Plantar Fasciitis Treatment #2

Plantar Fasciitis Treatment Part 2:
Current Medical Concepts

Runners experience plantar fasciitis as an overuse syndrome caused by repetitive micro-trauma. The current school of thought is that overload causes micro-tears and degeneration of collagen in the plantar fascia. Many interventions for plantar fasciitis are only temporary.

Some of the treatments for plantar fasciitis used by the medical community include corticosteroid injections, iontophoresis, extracorporeal shock-wave therapy, and surgery.

Corticosteroid injections are an effective treatment in the relief of pain and debility. Response rates are consistently greater than 70%. Even though injections provide relief, they are not a cure-all. The injections are very painful.1

Iontophoresis is a means to force topical corticosteroid into the soft tissue by use of electrical impulses. Scientific, double-blind studies have shown that a significant decrease in symptoms can be obtained in about two weeks. Treatment involves several visits to a physical therapist.

Extracorporeal shock-wave therapy (ESWT) is a proposed treatment for plantar fasciitis. It was previously used as a treatment for urolithiasis (stones in the urinary tract). Studies have shown that ESWT is suited more for use in athletes than in sedentary persons. More research is needed to be able to use this as an established therapy for plantar fasciitis.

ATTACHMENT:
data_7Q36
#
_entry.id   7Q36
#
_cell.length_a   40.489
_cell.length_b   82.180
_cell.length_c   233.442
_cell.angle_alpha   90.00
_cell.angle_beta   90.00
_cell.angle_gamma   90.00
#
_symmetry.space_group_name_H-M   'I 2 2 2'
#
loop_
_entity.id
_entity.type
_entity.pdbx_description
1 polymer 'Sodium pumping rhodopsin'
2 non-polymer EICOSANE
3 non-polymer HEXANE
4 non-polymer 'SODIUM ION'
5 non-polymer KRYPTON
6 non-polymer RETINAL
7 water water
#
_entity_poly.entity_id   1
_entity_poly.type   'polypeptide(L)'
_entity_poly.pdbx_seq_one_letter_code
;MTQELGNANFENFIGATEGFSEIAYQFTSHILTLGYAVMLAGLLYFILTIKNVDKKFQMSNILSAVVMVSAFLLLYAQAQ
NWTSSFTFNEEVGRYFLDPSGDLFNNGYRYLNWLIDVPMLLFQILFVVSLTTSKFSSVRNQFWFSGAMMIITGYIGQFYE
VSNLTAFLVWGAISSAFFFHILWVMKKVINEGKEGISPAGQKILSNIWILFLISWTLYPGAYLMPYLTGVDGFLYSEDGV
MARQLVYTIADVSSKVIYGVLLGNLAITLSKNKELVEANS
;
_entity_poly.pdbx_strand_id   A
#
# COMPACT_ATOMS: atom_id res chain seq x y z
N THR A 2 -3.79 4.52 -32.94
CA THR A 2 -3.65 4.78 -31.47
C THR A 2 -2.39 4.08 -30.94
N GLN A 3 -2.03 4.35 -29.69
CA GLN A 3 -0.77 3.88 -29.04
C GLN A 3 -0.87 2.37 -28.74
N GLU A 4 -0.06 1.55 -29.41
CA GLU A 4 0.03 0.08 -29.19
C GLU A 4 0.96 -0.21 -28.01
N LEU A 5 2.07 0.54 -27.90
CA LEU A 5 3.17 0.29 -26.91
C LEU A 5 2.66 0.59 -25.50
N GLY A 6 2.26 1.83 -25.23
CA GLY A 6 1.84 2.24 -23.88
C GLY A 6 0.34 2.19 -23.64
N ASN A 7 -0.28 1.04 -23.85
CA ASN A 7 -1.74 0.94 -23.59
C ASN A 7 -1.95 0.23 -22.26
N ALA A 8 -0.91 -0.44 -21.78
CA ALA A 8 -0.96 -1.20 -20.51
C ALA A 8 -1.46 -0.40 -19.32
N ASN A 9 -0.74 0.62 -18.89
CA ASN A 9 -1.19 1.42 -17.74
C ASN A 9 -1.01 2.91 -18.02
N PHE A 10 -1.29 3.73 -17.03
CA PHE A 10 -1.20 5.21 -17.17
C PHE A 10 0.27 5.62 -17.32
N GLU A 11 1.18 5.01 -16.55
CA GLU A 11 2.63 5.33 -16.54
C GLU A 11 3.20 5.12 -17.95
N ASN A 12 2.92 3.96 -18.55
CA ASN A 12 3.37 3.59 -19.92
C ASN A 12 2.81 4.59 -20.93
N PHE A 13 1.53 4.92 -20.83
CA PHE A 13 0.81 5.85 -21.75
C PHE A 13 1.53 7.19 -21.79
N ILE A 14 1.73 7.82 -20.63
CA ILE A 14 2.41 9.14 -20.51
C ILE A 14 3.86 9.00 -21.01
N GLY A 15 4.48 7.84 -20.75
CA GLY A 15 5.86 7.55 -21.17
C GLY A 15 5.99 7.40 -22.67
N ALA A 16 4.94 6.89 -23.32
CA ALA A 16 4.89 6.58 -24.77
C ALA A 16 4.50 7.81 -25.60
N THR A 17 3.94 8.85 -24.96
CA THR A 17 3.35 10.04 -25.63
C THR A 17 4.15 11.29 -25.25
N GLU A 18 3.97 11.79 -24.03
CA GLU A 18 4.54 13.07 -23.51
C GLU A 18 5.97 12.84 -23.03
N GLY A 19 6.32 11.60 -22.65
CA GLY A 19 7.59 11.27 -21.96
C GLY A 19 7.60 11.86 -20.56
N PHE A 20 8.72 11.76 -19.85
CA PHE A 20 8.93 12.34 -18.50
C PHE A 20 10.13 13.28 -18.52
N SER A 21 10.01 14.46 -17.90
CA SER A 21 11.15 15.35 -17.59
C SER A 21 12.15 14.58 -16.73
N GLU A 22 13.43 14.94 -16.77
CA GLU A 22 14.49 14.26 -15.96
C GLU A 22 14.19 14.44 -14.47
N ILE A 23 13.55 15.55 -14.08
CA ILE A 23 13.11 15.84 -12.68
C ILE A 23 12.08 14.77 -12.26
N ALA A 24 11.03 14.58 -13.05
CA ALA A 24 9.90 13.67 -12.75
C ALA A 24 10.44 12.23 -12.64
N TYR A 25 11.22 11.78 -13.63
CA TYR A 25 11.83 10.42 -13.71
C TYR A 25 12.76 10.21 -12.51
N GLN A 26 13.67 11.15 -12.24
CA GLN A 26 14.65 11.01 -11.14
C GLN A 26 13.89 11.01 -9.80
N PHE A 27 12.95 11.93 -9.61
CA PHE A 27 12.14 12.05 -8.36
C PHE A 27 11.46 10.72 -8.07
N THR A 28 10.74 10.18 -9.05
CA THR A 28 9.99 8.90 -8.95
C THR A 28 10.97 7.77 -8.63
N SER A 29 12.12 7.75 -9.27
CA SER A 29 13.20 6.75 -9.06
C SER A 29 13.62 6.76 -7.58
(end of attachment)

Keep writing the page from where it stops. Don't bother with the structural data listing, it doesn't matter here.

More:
The surgery for release of the plantar fascia, plantar fasciotomy, is not the treatment of choice for runners because of the length of time it takes for recovery. They can return to running in about 9 weeks, but full recovery time usually takes about 18 weeks. It has been proposed that endoscopic plantar fascia release would be a better alternative. The return to activity would be quicker and it’s less painful.1

Interventions for plantar fasciitis provide temporary relief at best. One reason for short-term success and long-term failure is that the treatments are calm the condition, but unless underlying factors such as tight plantar fascia, calf muscle tightness, and excessive pronation are addressed, recurrence is almost inevitable.

1. Glazer, James. Physician and Sportsmedicine Magazine; “Plantar Fasciitis” Nov 2004 Vol 32, Issue 11

3 thoughts on “Plantar Fasciitis Treatment #2

  1. So far the PT recommends doing a lot of icing, rolling on a golf ball and working the anterior tibialis(front shin muscle) with a band.

    As a trainer I am adding the following to my routine:

    Hot Yoga once a week
    Massage every other week
    Strength Training 3 x per week instead of 1-2 x

    I”ll let you know how it goes. Hopefully, the orthodics will help.

Leave a Reply

Please log in using one of these methods to post your comment: Logo

You are commenting using your account. Log Out /  Change )

Google photo

You are commenting using your Google account. Log Out /  Change )

Twitter picture

You are commenting using your Twitter account. Log Out /  Change )

Facebook photo

You are commenting using your Facebook account. Log Out /  Change )

Connecting to %s